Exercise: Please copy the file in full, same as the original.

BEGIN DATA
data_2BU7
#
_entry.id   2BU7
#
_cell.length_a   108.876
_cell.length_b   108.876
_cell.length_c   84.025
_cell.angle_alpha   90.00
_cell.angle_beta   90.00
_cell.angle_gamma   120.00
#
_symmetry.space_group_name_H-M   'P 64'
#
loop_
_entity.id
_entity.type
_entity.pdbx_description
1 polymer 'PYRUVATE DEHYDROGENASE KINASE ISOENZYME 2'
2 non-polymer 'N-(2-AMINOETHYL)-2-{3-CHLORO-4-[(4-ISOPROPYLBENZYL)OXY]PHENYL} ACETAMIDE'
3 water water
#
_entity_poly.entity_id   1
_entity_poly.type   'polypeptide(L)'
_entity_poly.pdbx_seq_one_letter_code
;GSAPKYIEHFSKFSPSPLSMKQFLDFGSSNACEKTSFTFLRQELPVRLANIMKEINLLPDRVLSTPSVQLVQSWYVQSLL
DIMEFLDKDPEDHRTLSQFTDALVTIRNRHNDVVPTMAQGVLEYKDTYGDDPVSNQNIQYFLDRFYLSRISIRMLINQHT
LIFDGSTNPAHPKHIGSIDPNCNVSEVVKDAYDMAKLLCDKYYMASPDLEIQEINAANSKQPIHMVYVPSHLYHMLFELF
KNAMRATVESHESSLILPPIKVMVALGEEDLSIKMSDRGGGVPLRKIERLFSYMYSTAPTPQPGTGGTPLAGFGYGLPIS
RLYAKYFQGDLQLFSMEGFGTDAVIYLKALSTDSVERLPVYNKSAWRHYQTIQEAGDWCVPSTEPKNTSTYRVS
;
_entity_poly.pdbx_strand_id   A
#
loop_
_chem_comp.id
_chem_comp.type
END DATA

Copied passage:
data_2BU7
#
_entry.id   2BU7
#
_cell.length_a   108.876
_cell.length_b   108.876
_cell.length_c   84.025
_cell.angle_alpha   90.00
_cell.angle_beta   90.00
_cell.angle_gamma   120.00
#
_symmetry.space_group_name_H-M   'P 64'
#
loop_
_entity.id
_entity.type
_entity.pdbx_description
1 polymer 'PYRUVATE DEHYDROGENASE KINASE ISOENZYME 2'
2 non-polymer 'N-(2-AMINOETHYL)-2-{3-CHLORO-4-[(4-ISOPROPYLBENZYL)OXY]PHENYL} ACETAMIDE'
3 water water
#
_entity_poly.entity_id   1
_entity_poly.type   'polypeptide(L)'
_entity_poly.pdbx_seq_one_letter_code
;GSAPKYIEHFSKFSPSPLSMKQFLDFGSSNACEKTSFTFLRQELPVRLANIMKEINLLPDRVLSTPSVQLVQSWYVQSLL
DIMEFLDKDPEDHRTLSQFTDALVTIRNRHNDVVPTMAQGVLEYKDTYGDDPVSNQNIQYFLDRFYLSRISIRMLINQHT
LIFDGSTNPAHPKHIGSIDPNCNVSEVVKDAYDMAKLLCDKYYMASPDLEIQEINAANSKQPIHMVYVPSHLYHMLFELF
KNAMRATVESHESSLILPPIKVMVALGEEDLSIKMSDRGGGVPLRKIERLFSYMYSTAPTPQPGTGGTPLAGFGYGLPIS
RLYAKYFQGDLQLFSMEGFGTDAVIYLKALSTDSVERLPVYNKSAWRHYQTIQEAGDWCVPSTEPKNTSTYRVS
;
_entity_poly.pdbx_strand_id   A
#
loop_
_chem_comp.id
_chem_comp.type